Edmund White first encountered Rimbaud's work in the toilets of his boarding school, which is, indubitably, the place to appreciate the one who celebrated cool, creative latrinal space in The Seven-Year-Old Poets. White begins his biography autobiographically, limning his adolescent rapport with the young poet: their shared bookishness, their longing for aesthetic and sexual freedom, their dream of adventure in the metropolis, and their aggravated pursuit of genius.
Rimbaud-romping through untitled chapters that give a sense of the permeabilities and resonances across the poet's life, White sign-posts the formative phases: the dullsville that was Charleville; the inspirational Izambard; Paris during the Franco-Prussian war; problems with mothers and mores, poverty and pariahdom; the scorching achievements that are A Season in Hell and Illuminations (the latter constrainingly referred to as "icy" and "futuristic"); the harshness of the African interlude; the physical agony and the exasperation of the final months.
Central to this biography is the explosive relationship with Verlaine. White pays particular attention to the problematics of reading sexuality in Rimbaud, its straight and its gay reversals in life as in art. Here there are numerous incisive moments. White deconstructs the discourse of Enid Starkie's 1937 biography, exposing its (more than) latent homophobia and the dangers of a Freudian over-reading. Powerful, particularly for the British reader, is the comparison White draws between the anal violation inflicted on Verlaine (under arrest for shooting Rimbaud) by the medico-legal authorities, in 1873, and the pseudo-scientific methods responsible for the 1987 "child abuse" scandal in the North of England. White's discussion of Rimbaud in terms of today's performance art is fresh and persuasive; other analogies are less effective. Thus, to describe The Frightened Ones as an example of "soft-core kiddie porn" is to put a distorting contemporary spin on what is, at most, the comic sentimentalism of the 17-year-old poet.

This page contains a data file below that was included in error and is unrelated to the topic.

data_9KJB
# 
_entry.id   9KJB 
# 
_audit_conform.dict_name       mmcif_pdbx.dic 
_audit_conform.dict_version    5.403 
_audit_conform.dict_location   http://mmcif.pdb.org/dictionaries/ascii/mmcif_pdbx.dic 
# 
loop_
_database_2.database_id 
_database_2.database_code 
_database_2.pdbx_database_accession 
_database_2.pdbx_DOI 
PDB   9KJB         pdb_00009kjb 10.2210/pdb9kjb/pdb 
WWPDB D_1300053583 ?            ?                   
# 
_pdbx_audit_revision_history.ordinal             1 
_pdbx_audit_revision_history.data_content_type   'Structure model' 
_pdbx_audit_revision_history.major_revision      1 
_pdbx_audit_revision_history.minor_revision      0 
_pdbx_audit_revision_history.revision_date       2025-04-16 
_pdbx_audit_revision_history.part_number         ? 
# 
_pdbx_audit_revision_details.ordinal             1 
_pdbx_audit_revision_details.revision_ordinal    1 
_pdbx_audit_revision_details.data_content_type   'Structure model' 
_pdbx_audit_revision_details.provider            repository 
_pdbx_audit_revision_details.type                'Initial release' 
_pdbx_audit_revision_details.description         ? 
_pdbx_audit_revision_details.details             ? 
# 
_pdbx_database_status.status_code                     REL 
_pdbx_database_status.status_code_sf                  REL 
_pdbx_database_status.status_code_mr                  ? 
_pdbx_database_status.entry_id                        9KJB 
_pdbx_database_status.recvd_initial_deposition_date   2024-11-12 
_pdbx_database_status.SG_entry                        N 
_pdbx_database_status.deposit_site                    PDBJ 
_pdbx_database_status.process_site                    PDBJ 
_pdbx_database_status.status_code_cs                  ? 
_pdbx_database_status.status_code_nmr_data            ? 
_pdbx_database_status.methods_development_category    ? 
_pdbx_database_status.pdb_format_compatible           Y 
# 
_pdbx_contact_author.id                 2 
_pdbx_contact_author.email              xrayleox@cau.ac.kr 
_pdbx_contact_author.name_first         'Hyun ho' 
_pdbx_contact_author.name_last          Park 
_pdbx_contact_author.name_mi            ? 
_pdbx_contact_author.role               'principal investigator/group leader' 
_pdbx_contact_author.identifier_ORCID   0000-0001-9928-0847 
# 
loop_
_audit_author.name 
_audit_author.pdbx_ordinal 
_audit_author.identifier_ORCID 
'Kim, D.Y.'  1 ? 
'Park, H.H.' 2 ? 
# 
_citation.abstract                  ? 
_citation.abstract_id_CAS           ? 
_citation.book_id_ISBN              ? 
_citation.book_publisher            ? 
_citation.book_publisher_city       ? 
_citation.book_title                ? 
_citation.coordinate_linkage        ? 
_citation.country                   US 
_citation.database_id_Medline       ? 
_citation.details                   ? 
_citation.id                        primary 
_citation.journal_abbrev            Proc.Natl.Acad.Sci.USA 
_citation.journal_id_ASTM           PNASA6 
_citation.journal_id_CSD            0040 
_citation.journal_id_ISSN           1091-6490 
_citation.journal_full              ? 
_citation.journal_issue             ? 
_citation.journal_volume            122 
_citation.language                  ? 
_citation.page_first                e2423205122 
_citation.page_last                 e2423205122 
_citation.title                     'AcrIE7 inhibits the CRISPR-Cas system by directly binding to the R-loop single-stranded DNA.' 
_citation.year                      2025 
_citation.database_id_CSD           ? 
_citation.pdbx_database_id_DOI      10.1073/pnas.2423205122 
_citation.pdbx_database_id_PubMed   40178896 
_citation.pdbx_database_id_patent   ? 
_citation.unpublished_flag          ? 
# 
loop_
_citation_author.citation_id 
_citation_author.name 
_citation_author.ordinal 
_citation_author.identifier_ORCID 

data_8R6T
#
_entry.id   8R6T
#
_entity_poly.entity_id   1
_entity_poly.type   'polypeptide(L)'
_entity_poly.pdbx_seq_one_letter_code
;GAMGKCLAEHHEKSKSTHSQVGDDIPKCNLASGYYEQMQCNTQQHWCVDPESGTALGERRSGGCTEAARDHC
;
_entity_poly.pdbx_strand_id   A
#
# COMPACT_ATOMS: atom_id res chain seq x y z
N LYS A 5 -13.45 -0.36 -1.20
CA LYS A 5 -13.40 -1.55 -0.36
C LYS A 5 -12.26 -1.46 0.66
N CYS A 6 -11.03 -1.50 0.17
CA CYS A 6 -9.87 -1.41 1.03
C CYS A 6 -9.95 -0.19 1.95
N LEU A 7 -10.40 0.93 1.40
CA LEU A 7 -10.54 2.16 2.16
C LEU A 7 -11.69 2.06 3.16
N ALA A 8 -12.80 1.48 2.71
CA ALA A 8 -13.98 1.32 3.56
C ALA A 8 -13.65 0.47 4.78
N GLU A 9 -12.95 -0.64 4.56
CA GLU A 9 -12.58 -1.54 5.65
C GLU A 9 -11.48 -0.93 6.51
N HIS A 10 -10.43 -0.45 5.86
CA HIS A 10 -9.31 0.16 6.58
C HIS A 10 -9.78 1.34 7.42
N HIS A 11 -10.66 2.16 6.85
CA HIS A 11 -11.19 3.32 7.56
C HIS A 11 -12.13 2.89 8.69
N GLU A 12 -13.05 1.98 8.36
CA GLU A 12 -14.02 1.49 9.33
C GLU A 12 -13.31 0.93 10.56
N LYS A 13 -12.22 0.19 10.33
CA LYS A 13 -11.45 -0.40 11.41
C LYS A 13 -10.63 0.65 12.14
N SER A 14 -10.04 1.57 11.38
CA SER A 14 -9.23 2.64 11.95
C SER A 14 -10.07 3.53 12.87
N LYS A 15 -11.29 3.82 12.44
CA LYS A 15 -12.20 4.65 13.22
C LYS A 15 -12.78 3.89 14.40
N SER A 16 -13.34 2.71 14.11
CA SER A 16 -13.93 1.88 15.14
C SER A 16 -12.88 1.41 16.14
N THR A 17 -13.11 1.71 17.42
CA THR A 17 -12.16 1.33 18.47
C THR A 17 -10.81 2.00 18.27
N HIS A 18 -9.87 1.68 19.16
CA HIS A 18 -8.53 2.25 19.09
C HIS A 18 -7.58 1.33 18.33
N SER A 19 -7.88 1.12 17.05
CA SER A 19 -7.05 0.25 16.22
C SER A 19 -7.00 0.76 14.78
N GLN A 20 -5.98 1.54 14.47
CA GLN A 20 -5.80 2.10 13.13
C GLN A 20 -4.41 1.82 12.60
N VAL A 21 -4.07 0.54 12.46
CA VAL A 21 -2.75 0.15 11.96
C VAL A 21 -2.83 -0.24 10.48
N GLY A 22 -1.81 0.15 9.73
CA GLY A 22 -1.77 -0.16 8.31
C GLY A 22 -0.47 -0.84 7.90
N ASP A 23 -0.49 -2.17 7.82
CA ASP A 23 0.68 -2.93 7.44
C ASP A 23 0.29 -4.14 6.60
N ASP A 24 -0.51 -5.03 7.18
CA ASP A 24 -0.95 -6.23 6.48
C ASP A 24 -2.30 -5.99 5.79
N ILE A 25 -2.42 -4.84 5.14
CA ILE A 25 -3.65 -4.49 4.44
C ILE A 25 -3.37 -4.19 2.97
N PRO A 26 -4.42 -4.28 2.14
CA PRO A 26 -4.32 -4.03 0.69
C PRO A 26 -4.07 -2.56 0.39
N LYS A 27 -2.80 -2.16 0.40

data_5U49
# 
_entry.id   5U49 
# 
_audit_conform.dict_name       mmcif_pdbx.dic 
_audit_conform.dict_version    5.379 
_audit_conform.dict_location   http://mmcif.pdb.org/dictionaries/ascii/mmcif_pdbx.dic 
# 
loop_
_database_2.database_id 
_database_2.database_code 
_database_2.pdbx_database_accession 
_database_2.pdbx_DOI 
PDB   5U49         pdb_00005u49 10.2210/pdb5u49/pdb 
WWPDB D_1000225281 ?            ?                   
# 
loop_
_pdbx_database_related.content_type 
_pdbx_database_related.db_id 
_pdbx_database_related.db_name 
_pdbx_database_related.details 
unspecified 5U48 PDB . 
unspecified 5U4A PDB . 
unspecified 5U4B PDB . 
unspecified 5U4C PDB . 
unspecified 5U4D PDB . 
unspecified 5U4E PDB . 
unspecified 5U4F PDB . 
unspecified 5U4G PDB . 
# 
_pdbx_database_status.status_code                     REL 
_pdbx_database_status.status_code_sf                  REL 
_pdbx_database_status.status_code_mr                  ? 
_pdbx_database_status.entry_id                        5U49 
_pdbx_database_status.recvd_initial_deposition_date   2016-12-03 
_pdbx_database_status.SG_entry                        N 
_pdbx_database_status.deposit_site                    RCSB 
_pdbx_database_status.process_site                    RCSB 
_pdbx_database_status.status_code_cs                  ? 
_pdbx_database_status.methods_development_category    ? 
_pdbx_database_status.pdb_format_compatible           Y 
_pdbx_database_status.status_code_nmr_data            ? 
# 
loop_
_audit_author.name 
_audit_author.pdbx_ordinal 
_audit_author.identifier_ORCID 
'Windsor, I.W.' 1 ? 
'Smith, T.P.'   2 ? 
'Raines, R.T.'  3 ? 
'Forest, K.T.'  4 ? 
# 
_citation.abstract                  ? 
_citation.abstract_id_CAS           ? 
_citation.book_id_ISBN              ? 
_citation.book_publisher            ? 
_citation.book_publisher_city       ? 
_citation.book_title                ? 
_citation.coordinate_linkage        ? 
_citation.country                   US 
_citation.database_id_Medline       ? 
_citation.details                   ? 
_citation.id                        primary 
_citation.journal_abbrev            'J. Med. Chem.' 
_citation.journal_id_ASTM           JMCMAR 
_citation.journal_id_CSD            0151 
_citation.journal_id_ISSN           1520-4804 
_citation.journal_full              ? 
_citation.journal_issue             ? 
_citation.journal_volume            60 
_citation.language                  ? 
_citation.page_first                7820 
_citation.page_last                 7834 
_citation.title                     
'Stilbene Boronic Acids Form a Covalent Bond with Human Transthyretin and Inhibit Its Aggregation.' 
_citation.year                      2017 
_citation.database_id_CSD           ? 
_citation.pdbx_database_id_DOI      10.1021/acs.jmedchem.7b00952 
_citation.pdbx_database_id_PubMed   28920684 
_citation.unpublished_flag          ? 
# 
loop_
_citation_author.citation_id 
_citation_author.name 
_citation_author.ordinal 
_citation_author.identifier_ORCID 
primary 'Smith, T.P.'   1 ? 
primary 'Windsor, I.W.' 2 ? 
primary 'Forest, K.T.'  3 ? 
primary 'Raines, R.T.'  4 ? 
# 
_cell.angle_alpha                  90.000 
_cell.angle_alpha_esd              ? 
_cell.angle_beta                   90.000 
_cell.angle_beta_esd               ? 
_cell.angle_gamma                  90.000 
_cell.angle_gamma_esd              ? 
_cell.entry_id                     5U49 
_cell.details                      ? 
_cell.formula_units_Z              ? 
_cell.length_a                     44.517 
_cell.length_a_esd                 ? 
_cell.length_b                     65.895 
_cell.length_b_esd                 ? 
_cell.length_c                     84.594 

The biography weaves attested fact, interpretation and a keen sense of the particular, with sprightly translations. White reprises the conventions and the cliches that surround Rimbaud, but he also dares to prise new angles: so, the young poet resembles "a fallen angel", but the shop-worn cliche is dislodged by the ekphrastic coupling of Rimbaud and James Dean.
Biographers have had a prodigious appetite for Rimbaud, and White's contribution, coming in the wake of Graham Robb's outstanding study of the poet in 2001, is a rapidly executed portrait; it is no less enjoyable and deeply felt for that. Rimbaud: The Double Life of a Rebel sidesteps the scholarly culture of index and endnotes, although an afterword on its sources imparts to the neophyte a sense of the biographical hyperactivity around Rimbaud (and Verlaine) while bypassing the research industry.
White writes fast and vividly, outpacing his editor. This decalage is sometimes irritating, and often humorous. The birth sequence of the Rimbaud siblings reveals that "first came Arthur's older brother, Frederic". An unusual vision of social mobility greeted Rimbaud and Verlaine in London's "huge parks where aristocrats paraded past beggars on horseback or in their carriages". Discombobulated syntax apart, there is disquieting news for the architects of Canary Wharf: "(they found a room in Howland Street) not far from Tottenham Court Road (since demolished and now the site of the Post Office Tower, the tallest structure in London)".
Immersing himself in the poetry-in-the-life, White offers lively glosses of difficult texts for those new to Rimbaud's writing. The gold-embossed lettering of the book jacket and its incandescent cover image of Rimbaud make the pitch at the general reader keen to get quickly acquainted with this most compelling of modernism's enfants terribles.
Rimbaud: The Double Life of a Rebel
By Edmund White. Atlantic Books, 208pp, £16.99. ISBN 9781843549710. Published 1 January 2009